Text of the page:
Construction has long been under way on Highway 101 between Milpas Street and Hot Springs Road, and patience may be wearing thin among some Santa Barbara County drivers — if reader emails to Noozhawk are any indication.
“It’s crazy how long this project is taking, and considering the traffic mess, it causes a significant headache to thousands,” one reader wrote. “They build cities in China faster than we can finish a four-lane bridge.”
Noozhawk checked in with Kirsten Ayars, the community outreach liaison for the multiagency project, to confirm whether the work is on schedule and when drivers can expect to see it finished.
“The project started in July 2008 and was always scheduled to take four years to complete,” Ayars said Monday.
It’s a big project, and Ayars estimated that the project will be completed by early this summer.
The operational improvements taking place between Milpas and Hot Springs include the reconstruction of two major interchanges, six new or improved bridges, freeway widening, and improvements to local streets and pedestrian pathways.
The $57 million project is funded by Proposition 1B, $13 million in Measure D funding, as well as state and federal gas taxes. It’s a joint effort of the Santa Barbara County Association of Governments, Caltrans, and the City of Santa Barbara highway and local street improvement program.
The project is actually ahead of schedule at this point, with many of the improvements opening early — including the Montecito Roundabout. However, plenty of work is continuing.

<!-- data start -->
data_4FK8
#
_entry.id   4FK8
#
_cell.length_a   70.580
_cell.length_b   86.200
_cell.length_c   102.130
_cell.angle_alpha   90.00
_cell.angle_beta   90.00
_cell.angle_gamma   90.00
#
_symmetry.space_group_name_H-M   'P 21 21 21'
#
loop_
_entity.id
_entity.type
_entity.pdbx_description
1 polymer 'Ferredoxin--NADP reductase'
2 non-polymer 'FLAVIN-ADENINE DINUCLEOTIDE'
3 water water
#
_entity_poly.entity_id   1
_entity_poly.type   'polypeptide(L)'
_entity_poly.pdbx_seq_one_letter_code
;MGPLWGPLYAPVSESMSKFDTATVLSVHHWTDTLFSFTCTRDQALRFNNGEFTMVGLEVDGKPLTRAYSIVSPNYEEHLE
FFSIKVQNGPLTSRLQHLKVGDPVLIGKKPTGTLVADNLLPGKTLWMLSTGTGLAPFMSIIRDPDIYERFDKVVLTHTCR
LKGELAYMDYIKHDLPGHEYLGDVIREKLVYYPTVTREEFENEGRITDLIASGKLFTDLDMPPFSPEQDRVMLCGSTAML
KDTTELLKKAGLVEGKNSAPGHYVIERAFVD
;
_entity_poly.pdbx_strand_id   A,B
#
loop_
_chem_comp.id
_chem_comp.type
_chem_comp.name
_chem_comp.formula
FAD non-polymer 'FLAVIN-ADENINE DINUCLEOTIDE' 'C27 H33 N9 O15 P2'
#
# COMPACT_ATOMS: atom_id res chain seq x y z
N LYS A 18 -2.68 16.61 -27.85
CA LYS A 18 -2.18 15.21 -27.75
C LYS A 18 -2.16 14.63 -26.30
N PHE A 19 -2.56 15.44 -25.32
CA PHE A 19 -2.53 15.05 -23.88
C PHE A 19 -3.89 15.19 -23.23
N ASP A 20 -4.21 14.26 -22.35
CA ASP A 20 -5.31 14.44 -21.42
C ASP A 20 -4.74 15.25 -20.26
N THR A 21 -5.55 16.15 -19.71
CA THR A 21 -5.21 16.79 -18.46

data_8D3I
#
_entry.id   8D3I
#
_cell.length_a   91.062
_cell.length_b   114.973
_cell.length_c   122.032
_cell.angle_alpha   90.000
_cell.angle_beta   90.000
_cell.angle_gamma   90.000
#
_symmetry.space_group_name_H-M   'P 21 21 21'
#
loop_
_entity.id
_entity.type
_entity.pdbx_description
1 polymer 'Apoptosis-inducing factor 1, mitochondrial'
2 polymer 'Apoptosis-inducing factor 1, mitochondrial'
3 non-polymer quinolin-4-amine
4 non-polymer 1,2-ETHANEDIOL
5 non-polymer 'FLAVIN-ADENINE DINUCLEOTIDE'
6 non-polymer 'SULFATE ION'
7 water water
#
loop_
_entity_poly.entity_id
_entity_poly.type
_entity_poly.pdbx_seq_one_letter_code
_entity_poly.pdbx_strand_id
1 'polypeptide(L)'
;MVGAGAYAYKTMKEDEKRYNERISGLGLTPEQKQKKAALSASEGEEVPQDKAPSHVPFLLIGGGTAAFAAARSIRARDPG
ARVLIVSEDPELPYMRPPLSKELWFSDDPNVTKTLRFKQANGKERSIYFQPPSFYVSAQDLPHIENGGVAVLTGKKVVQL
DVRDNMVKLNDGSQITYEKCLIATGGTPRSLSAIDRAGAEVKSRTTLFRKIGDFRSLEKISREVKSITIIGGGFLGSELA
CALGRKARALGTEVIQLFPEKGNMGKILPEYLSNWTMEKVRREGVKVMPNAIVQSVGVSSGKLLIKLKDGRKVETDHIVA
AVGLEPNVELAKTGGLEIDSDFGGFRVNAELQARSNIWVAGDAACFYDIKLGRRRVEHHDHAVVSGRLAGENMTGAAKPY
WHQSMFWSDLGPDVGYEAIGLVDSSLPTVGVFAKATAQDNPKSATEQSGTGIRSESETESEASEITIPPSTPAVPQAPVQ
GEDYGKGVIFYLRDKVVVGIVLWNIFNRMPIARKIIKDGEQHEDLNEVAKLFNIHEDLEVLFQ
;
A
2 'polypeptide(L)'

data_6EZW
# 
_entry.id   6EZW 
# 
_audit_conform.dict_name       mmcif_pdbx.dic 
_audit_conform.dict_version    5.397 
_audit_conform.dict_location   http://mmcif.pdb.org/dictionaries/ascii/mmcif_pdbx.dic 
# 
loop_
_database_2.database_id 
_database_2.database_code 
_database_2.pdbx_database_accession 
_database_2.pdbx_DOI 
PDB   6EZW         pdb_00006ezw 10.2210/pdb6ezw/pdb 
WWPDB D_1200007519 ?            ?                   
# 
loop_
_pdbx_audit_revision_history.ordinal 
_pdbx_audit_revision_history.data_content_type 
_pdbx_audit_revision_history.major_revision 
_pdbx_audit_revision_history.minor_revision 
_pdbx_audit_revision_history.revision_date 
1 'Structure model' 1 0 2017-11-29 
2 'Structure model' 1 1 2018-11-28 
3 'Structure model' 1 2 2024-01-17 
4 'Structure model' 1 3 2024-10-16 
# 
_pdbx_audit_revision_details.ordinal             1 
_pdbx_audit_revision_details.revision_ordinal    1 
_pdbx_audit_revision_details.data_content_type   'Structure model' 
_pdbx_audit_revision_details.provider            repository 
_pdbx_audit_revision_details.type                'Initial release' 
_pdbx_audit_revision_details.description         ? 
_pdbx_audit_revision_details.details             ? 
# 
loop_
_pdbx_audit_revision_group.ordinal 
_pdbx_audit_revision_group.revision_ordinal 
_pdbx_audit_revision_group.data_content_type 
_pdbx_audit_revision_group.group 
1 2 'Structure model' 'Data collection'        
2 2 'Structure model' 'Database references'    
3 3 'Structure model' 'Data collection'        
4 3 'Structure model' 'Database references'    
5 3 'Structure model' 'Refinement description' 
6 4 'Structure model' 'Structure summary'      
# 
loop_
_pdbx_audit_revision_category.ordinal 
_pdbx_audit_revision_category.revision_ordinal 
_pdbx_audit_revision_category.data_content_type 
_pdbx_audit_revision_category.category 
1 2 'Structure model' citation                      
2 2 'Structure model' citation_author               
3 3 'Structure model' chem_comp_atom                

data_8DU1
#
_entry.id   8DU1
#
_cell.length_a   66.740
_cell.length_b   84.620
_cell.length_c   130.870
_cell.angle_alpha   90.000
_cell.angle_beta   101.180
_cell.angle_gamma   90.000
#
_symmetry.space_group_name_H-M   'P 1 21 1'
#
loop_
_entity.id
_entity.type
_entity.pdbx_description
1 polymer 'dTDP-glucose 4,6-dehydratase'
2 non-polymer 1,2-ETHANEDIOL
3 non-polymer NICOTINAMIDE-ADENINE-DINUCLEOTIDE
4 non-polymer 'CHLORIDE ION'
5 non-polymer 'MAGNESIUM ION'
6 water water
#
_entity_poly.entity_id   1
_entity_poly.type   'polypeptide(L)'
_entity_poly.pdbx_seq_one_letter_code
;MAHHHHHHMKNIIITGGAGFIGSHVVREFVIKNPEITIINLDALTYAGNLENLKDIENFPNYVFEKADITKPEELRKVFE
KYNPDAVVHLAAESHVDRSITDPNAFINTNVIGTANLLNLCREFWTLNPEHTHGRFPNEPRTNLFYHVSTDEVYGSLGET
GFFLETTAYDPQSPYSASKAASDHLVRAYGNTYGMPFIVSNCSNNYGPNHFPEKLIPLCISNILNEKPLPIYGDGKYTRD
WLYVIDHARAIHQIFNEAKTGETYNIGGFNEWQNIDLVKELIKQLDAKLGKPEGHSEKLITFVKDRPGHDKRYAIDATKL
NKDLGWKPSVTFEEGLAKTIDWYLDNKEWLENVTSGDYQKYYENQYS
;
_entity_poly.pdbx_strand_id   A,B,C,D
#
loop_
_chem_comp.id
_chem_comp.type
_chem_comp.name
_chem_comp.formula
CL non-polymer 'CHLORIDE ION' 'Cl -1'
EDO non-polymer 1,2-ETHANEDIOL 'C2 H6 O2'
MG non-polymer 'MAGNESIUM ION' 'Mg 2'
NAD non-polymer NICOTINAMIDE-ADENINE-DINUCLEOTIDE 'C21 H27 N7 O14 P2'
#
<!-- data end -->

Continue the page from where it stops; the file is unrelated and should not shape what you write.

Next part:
“Most recently, there has been a lot of work on Highway 101 to finish up the median improvements and safety barriers on the new bridges,” Ayars said. “This is a large project with a lot of components. To some it may look like the project is almost finished, and it is.”
But there is still a significant amount of work to do under the bridges at Milpas and Cacique streets. The Milpas Street bridges need to be sandblasted and sealed, and the sidewalks, handrails and gutters also need to be completed, along with curbs and gutters. This will take a few months to complete.
Many minor details also need to be wrapped up.
The sidewalks in the area have been poured, Ayars said, but the handrails and lights are being repainted, and the old cornstalk design had to be sent out of town to be refurbished.
With early summer as a ballpark date for the completion, weather will play a critical role as the project finishes up.
“One of the last items will be to repave the freeway,” Ayars said, “and we’ll need temperatures at night that consistently meet minimum standards in order to get that accomplished, as it is a multiple night component to get the paving done and restriped.”